The ILSI Health and Environmental Sciences Institute Protein Allergenicity Technical Committee organized an international workshop in June 2006 in Estoril, Portugal, co-sponsored by the ILSI Research Foundation, ILSI International Food Biotechnology Committee and ILSI Europe. The objective was to discuss the effects of food processing on the allergenic potential of ...
Untersmayr Eva - - 2007
Fish represents one of the most important allergenic foods causing severe allergic reactions. Nevertheless, it has been shown that gastric digestion significantly reduces its allergenic capacity. In this study, we assessed the absorption kinetics of fish proteins and investigated the clinical reactivity of patients with fish allergy to codfish digested ...
Inoue Yoshiharu - - 2007
Thioredoxin, an antioxidant protein, is a promising molecule for development of functional foods because it protects the gastric mucosa and reduces the allergenicity of allergens. To establish a method for obtaining an ample amount of yeast thioredoxin, we found here that thioredoxin is released from Saccharomyces cerevisiae by treatment with ...
Kinaciyan Tamar - - 2007
Cross-reactivity between the major birch pollen allergen, Bet v 1, and the apple protein, Mal d 1, frequently causes food allergy. To investigate the effects of successful sublingual immunotherapy (SLIT) with birch pollen extract on apple allergy and the immune response to Bet v 1 and Mal d 1. Before ...
Bohle B - - 2007
Patients with birch pollen allergy frequently develop hypersensitivity reactions to certain foods, e.g. apples, celery, carrots and hazelnuts. These reactions are mainly caused by IgE-antibodies specific for the major birch pollen allergen, Bet v 1, which cross-react with homologous proteins in these foods. Analyzing the T-cell response to Bet v ...
Nowak-Wegrzyn Anna - - 2007
Food allergy is defined as an immune system-mediated adverse reaction to food proteins. Class 1 food allergens are represented by peanut, egg white, and cow's milk; they are heat- and acid-stable glycoproteins that induce allergic sensitization via gastrointestinal tract and cause systemic reactions. Class 2 food allergens are homologous to ...
Ferrero Maxime - - 2007
The tomato red spider mite, Tetranychus evansi, is reported as a severe pest of tomato and other solanaceous crops from Africa, from Atlantic and Mediterranean Islands, and more recently from the south of Europe (Portugal, Spain and France). A population of the predaceous mite Phytoseiulus longipes has been recently found ...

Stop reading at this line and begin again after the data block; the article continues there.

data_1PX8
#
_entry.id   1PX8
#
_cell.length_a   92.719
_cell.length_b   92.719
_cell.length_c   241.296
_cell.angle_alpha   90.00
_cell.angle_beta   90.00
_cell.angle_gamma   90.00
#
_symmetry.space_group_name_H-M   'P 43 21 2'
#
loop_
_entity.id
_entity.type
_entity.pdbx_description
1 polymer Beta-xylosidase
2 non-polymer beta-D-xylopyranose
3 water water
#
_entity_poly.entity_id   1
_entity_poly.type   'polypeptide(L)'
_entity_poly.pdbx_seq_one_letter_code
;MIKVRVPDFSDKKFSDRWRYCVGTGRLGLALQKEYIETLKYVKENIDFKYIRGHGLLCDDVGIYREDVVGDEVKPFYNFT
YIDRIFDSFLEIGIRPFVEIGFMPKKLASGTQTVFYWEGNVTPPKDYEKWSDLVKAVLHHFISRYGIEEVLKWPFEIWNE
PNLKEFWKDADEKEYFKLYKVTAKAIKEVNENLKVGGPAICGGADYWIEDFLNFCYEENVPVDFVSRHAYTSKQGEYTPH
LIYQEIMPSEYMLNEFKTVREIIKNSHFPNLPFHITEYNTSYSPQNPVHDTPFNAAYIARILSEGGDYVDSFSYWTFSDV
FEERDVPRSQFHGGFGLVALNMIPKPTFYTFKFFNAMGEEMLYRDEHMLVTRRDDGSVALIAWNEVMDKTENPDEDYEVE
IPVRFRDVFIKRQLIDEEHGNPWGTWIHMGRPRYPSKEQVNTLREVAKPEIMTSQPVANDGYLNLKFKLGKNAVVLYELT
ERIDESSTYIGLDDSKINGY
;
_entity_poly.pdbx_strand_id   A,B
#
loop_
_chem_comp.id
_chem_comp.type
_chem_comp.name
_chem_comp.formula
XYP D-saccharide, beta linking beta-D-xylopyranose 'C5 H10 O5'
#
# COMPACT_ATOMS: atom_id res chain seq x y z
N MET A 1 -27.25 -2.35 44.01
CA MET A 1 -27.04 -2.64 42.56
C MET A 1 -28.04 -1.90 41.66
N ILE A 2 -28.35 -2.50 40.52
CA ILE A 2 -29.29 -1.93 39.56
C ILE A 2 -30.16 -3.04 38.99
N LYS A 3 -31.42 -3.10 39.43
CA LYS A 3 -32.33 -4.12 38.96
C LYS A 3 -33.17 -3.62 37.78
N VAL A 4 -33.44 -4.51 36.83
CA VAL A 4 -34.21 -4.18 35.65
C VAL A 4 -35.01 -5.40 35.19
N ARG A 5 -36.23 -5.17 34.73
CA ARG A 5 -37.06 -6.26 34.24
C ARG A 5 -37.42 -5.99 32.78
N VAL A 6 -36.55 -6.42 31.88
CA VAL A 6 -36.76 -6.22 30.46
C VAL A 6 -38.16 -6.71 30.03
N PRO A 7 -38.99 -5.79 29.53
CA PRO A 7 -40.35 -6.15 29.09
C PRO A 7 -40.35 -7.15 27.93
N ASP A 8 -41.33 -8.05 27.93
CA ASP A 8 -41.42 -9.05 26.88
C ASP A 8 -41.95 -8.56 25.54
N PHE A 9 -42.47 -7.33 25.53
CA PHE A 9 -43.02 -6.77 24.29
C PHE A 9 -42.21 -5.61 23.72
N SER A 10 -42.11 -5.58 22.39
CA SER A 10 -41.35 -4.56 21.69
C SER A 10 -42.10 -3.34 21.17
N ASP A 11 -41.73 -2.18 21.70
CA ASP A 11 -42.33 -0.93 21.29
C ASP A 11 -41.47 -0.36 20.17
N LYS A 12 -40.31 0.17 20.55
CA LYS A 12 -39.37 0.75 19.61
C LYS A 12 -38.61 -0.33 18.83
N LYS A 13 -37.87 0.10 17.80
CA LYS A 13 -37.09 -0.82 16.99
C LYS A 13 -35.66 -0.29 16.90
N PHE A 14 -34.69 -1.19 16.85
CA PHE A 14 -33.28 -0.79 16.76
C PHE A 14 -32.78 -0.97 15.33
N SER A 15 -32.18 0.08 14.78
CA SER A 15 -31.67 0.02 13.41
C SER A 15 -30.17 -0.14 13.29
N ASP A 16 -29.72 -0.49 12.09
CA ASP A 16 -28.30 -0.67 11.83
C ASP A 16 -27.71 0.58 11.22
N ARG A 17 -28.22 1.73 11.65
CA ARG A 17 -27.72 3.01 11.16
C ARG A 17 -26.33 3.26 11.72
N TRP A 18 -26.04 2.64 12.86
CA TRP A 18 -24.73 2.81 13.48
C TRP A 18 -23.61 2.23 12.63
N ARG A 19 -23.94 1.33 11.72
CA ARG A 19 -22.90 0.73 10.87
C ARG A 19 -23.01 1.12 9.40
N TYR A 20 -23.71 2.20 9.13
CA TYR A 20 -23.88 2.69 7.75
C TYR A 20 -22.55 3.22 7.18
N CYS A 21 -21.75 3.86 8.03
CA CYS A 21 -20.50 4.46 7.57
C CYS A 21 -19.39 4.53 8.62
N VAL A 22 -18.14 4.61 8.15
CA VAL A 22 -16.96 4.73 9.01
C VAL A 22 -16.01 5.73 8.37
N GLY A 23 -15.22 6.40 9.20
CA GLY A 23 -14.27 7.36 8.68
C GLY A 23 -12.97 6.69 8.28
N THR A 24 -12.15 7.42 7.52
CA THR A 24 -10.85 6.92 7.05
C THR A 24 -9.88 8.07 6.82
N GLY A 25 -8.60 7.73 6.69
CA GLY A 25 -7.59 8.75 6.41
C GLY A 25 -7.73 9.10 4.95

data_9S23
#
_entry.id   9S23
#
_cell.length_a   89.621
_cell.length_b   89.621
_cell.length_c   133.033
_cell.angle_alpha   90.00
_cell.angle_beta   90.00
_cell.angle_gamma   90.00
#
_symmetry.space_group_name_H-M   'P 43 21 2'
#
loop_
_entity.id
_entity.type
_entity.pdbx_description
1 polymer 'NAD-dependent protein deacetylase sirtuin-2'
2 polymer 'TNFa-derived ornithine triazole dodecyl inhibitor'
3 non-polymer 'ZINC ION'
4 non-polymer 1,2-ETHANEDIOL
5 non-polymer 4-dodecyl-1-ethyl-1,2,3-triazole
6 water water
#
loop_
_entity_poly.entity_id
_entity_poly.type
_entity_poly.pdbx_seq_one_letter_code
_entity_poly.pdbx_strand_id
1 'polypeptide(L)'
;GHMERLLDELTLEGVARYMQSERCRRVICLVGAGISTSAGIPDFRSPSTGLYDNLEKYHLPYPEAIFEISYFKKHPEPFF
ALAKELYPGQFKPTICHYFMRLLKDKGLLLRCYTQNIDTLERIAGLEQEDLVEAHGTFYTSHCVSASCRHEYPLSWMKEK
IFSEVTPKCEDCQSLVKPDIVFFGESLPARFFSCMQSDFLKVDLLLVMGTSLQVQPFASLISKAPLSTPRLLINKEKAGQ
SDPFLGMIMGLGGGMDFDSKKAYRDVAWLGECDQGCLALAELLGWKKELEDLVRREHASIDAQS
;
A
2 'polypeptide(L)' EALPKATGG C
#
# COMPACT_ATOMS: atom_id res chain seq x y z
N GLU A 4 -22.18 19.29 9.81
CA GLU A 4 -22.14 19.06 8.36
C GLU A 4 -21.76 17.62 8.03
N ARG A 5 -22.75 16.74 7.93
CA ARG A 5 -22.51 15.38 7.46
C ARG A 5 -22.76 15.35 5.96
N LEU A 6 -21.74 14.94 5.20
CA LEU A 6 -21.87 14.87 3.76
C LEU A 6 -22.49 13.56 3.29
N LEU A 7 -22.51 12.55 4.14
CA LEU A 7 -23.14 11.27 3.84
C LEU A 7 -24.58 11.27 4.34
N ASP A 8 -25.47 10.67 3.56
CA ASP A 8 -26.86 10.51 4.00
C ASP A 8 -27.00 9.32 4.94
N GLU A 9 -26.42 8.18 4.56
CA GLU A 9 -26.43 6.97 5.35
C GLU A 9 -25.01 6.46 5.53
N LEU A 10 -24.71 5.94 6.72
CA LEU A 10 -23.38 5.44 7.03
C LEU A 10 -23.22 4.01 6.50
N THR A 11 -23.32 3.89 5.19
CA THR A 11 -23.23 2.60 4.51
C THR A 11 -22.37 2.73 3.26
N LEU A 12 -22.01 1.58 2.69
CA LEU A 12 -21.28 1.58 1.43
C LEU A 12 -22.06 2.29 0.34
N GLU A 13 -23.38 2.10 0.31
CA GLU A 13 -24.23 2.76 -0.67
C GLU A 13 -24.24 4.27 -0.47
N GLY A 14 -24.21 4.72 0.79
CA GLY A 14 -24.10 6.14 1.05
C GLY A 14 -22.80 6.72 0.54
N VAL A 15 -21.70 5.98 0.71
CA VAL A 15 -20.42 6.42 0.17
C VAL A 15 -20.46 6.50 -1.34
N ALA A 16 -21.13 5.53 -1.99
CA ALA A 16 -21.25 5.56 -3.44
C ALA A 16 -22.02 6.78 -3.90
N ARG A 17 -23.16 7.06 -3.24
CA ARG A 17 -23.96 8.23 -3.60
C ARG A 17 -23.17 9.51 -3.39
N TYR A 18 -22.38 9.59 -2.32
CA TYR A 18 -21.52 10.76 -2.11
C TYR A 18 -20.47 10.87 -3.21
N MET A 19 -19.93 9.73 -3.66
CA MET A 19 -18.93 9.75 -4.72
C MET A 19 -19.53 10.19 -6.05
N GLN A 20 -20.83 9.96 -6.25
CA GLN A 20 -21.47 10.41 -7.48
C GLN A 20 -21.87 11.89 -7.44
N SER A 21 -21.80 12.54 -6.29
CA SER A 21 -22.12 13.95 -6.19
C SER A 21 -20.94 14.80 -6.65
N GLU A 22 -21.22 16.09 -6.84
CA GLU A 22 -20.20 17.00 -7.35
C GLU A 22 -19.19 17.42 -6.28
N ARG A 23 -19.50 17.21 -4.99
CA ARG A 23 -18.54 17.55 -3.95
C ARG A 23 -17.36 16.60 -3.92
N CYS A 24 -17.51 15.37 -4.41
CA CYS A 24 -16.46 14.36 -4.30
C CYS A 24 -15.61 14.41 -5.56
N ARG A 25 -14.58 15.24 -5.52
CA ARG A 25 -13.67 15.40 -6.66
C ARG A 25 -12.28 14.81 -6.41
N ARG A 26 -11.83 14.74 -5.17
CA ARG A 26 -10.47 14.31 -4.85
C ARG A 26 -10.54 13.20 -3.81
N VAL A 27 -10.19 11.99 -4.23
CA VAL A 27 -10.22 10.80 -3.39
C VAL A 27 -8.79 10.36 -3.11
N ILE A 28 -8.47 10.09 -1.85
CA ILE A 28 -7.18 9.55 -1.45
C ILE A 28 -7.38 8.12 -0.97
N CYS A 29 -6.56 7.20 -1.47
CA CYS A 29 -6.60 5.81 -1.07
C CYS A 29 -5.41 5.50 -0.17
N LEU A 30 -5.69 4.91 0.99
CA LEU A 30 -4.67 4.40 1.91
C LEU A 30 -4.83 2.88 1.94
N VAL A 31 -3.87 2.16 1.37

De Linares C - - 2007
BACKGROUND: In recent years, it has been demonstrated that the air carries not only airborne pollen but also plant particles of smaller size that have allergenic activity, and, being within the respirable range, these particles can trigger rapid attacks in the lower respiratory tract. The study of particles according to ...
Schlaich Thomas - - 2007
The viral gene for the killer protein 4 (KP4) has been explored for its antifungal effect in genetically modified wheat to defeat specifically the seed-transmitted smut and bunt diseases. In vitro both important seed-transmitted diseases of wheat, loose smut (Ustilago tritici) and stinking smut (Tilletia caries), are susceptible to KP4, ...
Jiang Bingjun - - 2007
BACKGROUND: Safety assessment of genetically modified (GM) food, with regard to allergenic potential of transgene-encoded xenoproteins, typically involves several different methods, evaluation by digestibility being one thereof. However, there are still debates about whether the allergenicity of food allergens is related to their resistance to digestion by the gastric fluid. ...
Garcia-Mozo Herminia - - 2007
The present study shows the results of monitoring the atmospheric pollen in the atmosphere of an area of natural vegetation, the Hornachuelos Natural Park, Cordoba, southern Spain, during a six years (1998-2003). Special attention was paid in the seasonal and intra-diurnal characteristics of airborne allergenic pollen. During this period, 31 ...
Mikita Cecilia P - - 2007
Tropomyosin is a major allergen in various foods, implicated in a spectrum of mild to life threatening systemic reactions. The incidence of allergy to tropomyosin varies greatly by species, with sensitivity to crab, shrimp, cockroach, and dust mite tropomyosins, among others, being the highest, while tropomyosins in vertebrate species are ...
Dearman Rebecca J - - 2007
Food allergy is an important health issue. With the increasing interest in novel foods derived from transgenic crop plants, there is a growing need for the development of approaches for the characterization of the allergenic potential of proteins. Although most foreign proteins are immunogenic (able to induce IgG antibody responses), ...